Japan's Economic Recovery

Japan's Economic Recovery

Japan's Economic Recovery

Japan's Economic Recovery

Excerpt

Nearly twelve years have passed since the Japanese economy lay in ruins at the end of the Second World War. After a long period of confusion and hesitancy, by 1957 Japan had moved far on the path of recovery, and although a complete understanding of what was accomplished doubtless requires a longer perspective than the present can command, the task of description and explanation can now be approached with reasonable assurance. In this short book attention has been concentrated on the outstanding features of the recovery and the major causes of recent achievements. In examining and interpreting the course of events in the various sectors of the economy (agriculture, industry, finance and banking, labour and foreign trade), I have been particularly concerned with the differences in structure and organization between the present day and the middle 1930's, although every observer with an acquaintance with the pre-war economy must be conscious of the identities as well as of contrasts. No student of post-war Japan can afford to neglect the powerful influence exerted by the United States on the country's economic development and policy, both during the reformist period of the Occupation and subsequently. Among other tasks, therefore, I have tried to appraise that influence and to estimate the extent to which the initial reforms have endured or are likely to endure.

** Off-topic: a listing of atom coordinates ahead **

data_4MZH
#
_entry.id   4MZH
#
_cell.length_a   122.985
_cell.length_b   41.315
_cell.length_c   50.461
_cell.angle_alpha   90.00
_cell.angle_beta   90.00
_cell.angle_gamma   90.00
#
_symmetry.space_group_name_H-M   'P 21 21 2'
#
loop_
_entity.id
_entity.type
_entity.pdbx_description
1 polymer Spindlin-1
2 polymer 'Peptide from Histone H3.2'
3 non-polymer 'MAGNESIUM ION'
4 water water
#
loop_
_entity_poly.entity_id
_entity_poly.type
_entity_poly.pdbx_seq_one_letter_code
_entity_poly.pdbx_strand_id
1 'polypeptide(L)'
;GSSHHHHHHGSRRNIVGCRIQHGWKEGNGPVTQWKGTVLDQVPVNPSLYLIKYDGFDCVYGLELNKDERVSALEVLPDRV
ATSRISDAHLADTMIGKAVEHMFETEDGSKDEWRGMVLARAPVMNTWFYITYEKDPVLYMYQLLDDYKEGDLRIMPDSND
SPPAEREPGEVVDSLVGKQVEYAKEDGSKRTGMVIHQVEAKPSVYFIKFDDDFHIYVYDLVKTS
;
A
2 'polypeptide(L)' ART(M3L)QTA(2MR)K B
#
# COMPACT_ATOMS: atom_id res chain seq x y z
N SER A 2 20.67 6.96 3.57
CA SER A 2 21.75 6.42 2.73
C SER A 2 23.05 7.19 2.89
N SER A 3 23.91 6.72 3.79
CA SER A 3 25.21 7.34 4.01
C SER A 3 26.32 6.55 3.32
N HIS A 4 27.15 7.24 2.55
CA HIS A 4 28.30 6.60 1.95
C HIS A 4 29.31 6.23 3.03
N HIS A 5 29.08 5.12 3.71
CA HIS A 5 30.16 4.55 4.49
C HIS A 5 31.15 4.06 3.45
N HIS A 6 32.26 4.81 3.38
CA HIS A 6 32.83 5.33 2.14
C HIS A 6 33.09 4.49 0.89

I was fortunate during the later months of 1954 in being able to revisit Japan, as this allowed me to renew connexions broken by the war, to collect printed materials, to inspect industrial establishments, and to discuss economic problems with public officials, economists, and business men. I am deeply indebted to all those who so readily provided information not only during the period of my visit but also since my return to England. As during my previous studies in Japan, I owe a special debt to Mr. Tanzan Ishibashi, recently Prime Minister of Japan and formerly editor of the Oriental Economist, and to members of the staff of that journal who prepared detailed answers to a long list of questions. Among the many government officials who assisted me, I am particularly grateful to . . .

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